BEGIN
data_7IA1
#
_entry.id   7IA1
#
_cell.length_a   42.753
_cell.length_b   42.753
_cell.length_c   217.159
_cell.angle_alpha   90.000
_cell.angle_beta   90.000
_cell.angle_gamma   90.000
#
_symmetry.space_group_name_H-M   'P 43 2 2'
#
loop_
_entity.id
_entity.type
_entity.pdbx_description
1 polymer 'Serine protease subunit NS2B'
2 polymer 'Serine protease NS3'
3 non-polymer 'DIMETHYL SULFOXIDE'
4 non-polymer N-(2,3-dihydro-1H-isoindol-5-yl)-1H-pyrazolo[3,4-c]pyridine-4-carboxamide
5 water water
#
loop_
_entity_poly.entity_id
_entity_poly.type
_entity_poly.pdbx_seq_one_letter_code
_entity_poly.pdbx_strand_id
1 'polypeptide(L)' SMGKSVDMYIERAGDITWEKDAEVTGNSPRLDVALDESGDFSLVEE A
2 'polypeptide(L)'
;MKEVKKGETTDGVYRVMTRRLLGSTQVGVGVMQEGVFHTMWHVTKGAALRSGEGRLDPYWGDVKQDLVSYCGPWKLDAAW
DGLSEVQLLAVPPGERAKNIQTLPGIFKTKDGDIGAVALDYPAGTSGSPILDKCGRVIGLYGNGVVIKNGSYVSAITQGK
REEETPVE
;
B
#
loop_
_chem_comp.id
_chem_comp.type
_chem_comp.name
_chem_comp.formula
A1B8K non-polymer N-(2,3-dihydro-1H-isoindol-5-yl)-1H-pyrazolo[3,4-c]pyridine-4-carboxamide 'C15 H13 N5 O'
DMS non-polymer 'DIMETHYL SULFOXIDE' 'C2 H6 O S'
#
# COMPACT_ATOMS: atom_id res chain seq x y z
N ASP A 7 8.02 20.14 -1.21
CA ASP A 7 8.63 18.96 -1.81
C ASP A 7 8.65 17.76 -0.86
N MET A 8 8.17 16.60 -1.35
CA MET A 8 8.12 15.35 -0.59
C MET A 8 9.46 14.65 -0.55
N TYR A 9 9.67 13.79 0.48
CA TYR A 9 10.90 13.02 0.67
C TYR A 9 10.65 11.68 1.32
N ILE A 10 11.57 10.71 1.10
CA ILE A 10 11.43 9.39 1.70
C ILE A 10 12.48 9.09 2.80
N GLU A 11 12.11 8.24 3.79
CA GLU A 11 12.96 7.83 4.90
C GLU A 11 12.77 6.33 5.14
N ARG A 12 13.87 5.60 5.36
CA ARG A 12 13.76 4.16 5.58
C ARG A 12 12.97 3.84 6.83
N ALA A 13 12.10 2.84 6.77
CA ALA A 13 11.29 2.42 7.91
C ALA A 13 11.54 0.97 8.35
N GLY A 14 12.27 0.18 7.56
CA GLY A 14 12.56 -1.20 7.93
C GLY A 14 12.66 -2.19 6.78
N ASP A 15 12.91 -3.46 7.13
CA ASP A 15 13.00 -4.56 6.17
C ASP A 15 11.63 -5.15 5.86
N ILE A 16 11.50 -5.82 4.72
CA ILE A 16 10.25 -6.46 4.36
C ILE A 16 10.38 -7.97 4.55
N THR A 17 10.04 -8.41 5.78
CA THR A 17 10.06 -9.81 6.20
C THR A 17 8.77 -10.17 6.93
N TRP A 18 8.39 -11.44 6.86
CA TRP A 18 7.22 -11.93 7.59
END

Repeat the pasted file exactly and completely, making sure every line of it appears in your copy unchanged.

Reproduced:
data_7IA1
#
_entry.id   7IA1
#
_cell.length_a   42.753
_cell.length_b   42.753
_cell.length_c   217.159
_cell.angle_alpha   90.000
_cell.angle_beta   90.000
_cell.angle_gamma   90.000
#
_symmetry.space_group_name_H-M   'P 43 2 2'
#
loop_
_entity.id
_entity.type
_entity.pdbx_description
1 polymer 'Serine protease subunit NS2B'
2 polymer 'Serine protease NS3'
3 non-polymer 'DIMETHYL SULFOXIDE'
4 non-polymer N-(2,3-dihydro-1H-isoindol-5-yl)-1H-pyrazolo[3,4-c]pyridine-4-carboxamide
5 water water
#
loop_
_entity_poly.entity_id
_entity_poly.type
_entity_poly.pdbx_seq_one_letter_code
_entity_poly.pdbx_strand_id
1 'polypeptide(L)' SMGKSVDMYIERAGDITWEKDAEVTGNSPRLDVALDESGDFSLVEE A
2 'polypeptide(L)'
;MKEVKKGETTDGVYRVMTRRLLGSTQVGVGVMQEGVFHTMWHVTKGAALRSGEGRLDPYWGDVKQDLVSYCGPWKLDAAW
DGLSEVQLLAVPPGERAKNIQTLPGIFKTKDGDIGAVALDYPAGTSGSPILDKCGRVIGLYGNGVVIKNGSYVSAITQGK
REEETPVE
;
B
#
loop_
_chem_comp.id
_chem_comp.type
_chem_comp.name
_chem_comp.formula
A1B8K non-polymer N-(2,3-dihydro-1H-isoindol-5-yl)-1H-pyrazolo[3,4-c]pyridine-4-carboxamide 'C15 H13 N5 O'
DMS non-polymer 'DIMETHYL SULFOXIDE' 'C2 H6 O S'
#
# COMPACT_ATOMS: atom_id res chain seq x y z
N ASP A 7 8.02 20.14 -1.21
CA ASP A 7 8.63 18.96 -1.81
C ASP A 7 8.65 17.76 -0.86
N MET A 8 8.17 16.60 -1.35
CA MET A 8 8.12 15.35 -0.59
C MET A 8 9.46 14.65 -0.55
N TYR A 9 9.67 13.79 0.48
CA TYR A 9 10.90 13.02 0.67
C TYR A 9 10.65 11.68 1.32
N ILE A 10 11.57 10.71 1.10
CA ILE A 10 11.43 9.39 1.70
C ILE A 10 12.48 9.09 2.80
N GLU A 11 12.11 8.24 3.79
CA GLU A 11 12.96 7.83 4.90
C GLU A 11 12.77 6.33 5.14
N ARG A 12 13.87 5.60 5.36
CA ARG A 12 13.76 4.16 5.58
C ARG A 12 12.97 3.84 6.83
N ALA A 13 12.10 2.84 6.77
CA ALA A 13 11.29 2.42 7.91
C ALA A 13 11.54 0.97 8.35
N GLY A 14 12.27 0.18 7.56
CA GLY A 14 12.56 -1.20 7.93
C GLY A 14 12.66 -2.19 6.78
N ASP A 15 12.91 -3.46 7.13
CA ASP A 15 13.00 -4.56 6.17
C ASP A 15 11.63 -5.15 5.86
N ILE A 16 11.50 -5.82 4.72
CA ILE A 16 10.25 -6.46 4.36
C ILE A 16 10.38 -7.97 4.55
N THR A 17 10.04 -8.41 5.78
CA THR A 17 10.06 -9.81 6.20
C THR A 17 8.77 -10.17 6.93
N TRP A 18 8.39 -11.44 6.86
CA TRP A 18 7.22 -11.93 7.59